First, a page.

Life constantly gives rise to conflicts between what is and what should be. Everything is permeated with contradiction. This is true even of possibilities, which may be either progressive or reactionary. When a social revolution takes place, for example, it contains two possibilities: victory for the progressive forces or for those of reaction. And history records many cases when reaction has won the day. But in the final analysis time works in favour of progress and sooner or later progress triumphs.
Like everything else in the world, possibilities develop: some of them grow, others wither.
In nature the conversion of possibility into reality generally comes about spontaneously. History is made by people. A great deal depends on their will and consciousness. At the present time there is a possibility of preserving peace. Thanks to the active struggle for peace by all peace-loving forces, this possibility exists as a reality. In the life of society, too, events may come about spontaneously; some possibilities are realised when we do nothing or very little about them.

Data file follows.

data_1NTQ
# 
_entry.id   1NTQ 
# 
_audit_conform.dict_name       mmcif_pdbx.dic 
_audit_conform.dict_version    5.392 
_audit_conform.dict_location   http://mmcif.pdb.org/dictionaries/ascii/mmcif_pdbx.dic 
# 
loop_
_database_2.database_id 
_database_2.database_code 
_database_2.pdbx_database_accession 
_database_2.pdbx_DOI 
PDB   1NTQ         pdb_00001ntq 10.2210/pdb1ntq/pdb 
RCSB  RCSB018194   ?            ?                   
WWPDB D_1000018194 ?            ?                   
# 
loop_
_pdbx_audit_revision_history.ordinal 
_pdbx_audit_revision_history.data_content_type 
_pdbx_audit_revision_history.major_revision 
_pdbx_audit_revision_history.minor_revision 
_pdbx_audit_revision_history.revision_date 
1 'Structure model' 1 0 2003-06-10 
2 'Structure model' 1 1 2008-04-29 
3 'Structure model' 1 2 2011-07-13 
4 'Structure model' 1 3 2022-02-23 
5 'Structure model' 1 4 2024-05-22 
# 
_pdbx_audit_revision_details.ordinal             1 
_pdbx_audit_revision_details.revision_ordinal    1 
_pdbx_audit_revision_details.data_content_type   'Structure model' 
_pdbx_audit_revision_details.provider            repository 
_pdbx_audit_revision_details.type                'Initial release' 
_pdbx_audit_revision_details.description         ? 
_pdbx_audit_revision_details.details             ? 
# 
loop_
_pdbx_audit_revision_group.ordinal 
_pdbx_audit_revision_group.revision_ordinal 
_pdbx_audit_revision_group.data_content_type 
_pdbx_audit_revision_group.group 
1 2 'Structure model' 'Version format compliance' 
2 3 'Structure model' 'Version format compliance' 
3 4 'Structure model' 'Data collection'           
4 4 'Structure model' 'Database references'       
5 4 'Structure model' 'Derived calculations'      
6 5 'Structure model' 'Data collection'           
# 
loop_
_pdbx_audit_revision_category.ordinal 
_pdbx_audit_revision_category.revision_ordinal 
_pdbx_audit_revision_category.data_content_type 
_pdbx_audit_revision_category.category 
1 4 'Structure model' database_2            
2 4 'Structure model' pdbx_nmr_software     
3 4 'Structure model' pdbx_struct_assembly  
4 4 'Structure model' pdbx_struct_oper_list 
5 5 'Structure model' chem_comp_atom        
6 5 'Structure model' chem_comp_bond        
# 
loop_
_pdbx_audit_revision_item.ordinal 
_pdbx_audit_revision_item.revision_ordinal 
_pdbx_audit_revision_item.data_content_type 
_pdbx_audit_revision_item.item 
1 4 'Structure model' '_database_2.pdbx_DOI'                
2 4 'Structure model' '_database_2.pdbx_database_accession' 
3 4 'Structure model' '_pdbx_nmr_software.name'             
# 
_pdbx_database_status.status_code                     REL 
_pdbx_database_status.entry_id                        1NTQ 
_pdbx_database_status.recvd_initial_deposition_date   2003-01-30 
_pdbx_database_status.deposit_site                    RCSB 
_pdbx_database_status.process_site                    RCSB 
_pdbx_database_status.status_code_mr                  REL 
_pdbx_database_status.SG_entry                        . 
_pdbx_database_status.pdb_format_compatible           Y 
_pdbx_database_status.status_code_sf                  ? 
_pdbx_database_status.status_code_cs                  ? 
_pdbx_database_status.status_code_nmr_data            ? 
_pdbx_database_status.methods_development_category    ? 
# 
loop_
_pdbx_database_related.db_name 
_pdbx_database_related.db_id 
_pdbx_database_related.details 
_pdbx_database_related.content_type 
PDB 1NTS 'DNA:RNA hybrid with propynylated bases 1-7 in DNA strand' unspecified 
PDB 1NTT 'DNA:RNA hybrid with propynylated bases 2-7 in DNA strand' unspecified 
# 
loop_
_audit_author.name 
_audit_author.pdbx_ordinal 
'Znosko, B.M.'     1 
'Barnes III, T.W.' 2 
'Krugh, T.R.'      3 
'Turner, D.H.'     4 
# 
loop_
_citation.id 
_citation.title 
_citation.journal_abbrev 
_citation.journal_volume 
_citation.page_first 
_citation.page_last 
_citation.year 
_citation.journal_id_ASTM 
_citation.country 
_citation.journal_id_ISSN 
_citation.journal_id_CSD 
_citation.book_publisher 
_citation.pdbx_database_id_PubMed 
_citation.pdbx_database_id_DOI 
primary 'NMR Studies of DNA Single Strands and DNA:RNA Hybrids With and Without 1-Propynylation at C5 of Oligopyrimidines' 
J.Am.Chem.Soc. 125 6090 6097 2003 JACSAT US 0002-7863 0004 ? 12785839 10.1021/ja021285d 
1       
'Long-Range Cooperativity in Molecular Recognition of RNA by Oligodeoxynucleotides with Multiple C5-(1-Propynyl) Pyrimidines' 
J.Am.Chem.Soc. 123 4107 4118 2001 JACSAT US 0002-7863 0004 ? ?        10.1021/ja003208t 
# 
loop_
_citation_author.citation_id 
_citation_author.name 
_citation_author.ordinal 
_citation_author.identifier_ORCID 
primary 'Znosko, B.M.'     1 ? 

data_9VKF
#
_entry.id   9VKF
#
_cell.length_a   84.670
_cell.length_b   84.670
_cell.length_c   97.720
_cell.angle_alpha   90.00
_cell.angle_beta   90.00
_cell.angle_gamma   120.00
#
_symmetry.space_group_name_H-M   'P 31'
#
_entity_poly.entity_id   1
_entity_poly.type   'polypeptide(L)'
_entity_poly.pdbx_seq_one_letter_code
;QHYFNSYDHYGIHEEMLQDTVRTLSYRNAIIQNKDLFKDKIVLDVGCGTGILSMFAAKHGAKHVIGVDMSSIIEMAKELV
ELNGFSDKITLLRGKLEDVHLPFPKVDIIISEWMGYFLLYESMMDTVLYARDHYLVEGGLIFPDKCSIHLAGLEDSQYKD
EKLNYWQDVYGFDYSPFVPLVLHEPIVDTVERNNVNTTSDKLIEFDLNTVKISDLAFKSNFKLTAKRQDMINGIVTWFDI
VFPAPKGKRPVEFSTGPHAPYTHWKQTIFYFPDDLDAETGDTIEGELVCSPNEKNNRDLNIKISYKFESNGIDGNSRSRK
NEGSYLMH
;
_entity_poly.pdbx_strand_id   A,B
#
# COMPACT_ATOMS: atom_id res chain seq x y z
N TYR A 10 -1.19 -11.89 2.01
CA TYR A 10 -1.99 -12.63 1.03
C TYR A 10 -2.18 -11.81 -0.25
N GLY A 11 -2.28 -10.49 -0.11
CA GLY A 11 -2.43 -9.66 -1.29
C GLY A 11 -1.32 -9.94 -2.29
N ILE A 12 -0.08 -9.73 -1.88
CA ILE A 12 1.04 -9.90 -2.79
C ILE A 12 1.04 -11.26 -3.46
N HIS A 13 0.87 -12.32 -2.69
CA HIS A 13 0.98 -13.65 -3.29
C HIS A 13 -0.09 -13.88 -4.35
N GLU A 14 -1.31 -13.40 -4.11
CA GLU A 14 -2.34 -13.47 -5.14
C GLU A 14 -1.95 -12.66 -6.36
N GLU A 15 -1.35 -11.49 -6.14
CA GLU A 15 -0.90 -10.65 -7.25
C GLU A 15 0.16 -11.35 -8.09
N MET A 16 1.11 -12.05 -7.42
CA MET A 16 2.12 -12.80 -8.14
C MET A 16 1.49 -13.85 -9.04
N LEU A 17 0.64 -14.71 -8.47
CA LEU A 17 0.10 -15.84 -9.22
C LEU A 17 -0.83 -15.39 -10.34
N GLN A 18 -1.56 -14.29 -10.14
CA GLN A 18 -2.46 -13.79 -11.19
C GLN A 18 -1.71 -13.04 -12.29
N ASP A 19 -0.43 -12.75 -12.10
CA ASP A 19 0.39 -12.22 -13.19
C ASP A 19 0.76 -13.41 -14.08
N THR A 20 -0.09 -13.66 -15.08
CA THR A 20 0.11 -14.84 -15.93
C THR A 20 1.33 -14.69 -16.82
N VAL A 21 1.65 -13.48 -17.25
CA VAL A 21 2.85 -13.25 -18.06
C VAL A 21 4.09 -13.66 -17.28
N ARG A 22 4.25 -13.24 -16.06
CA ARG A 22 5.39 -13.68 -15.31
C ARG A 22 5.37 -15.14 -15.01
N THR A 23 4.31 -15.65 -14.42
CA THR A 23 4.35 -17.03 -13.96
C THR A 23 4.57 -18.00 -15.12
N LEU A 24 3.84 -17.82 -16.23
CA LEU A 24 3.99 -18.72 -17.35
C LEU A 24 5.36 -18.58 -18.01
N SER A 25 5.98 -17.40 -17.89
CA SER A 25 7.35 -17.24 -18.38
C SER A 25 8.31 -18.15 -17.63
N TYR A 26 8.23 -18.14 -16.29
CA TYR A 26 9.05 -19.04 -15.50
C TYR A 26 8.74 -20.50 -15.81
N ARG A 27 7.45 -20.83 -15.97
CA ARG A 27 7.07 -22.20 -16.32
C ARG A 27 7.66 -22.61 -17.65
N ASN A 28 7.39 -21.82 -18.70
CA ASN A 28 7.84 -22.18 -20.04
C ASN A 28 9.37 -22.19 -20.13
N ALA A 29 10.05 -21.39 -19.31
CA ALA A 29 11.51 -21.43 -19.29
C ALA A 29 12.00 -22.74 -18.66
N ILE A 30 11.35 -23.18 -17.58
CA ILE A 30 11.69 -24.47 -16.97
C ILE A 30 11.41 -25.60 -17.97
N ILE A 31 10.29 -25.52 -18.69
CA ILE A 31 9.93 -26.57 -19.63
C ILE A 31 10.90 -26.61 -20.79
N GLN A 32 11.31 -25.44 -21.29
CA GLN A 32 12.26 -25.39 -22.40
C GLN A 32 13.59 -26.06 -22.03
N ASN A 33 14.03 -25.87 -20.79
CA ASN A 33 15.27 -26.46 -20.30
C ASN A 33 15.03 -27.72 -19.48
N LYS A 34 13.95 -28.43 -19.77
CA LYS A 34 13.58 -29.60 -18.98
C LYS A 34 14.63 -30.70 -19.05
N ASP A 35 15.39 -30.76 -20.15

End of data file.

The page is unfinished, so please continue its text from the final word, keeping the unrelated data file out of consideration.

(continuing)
The most essential characteristic of possibility is the measure of its potential. Possibilities can be likely, not very likely or totally unlikely, mere formalities. The real, that is to say, the likely possibility, is a law-governed tendency in the development of the object concerned. A not very likely possibility is an inessential tendency in the development of the object and may come about in reality only due to a great coincidence. Only formal justification can be cited in its favour. It is possible that tonight an artificial satellite will hit a meteorite because all satellites are bodies separated from Earth and may collide with meteorites. This possibility is very remote. But for a real possibility to exist there have to be enough necessary conditions for its conversion into reality. It must have a favourable wind of circumstance.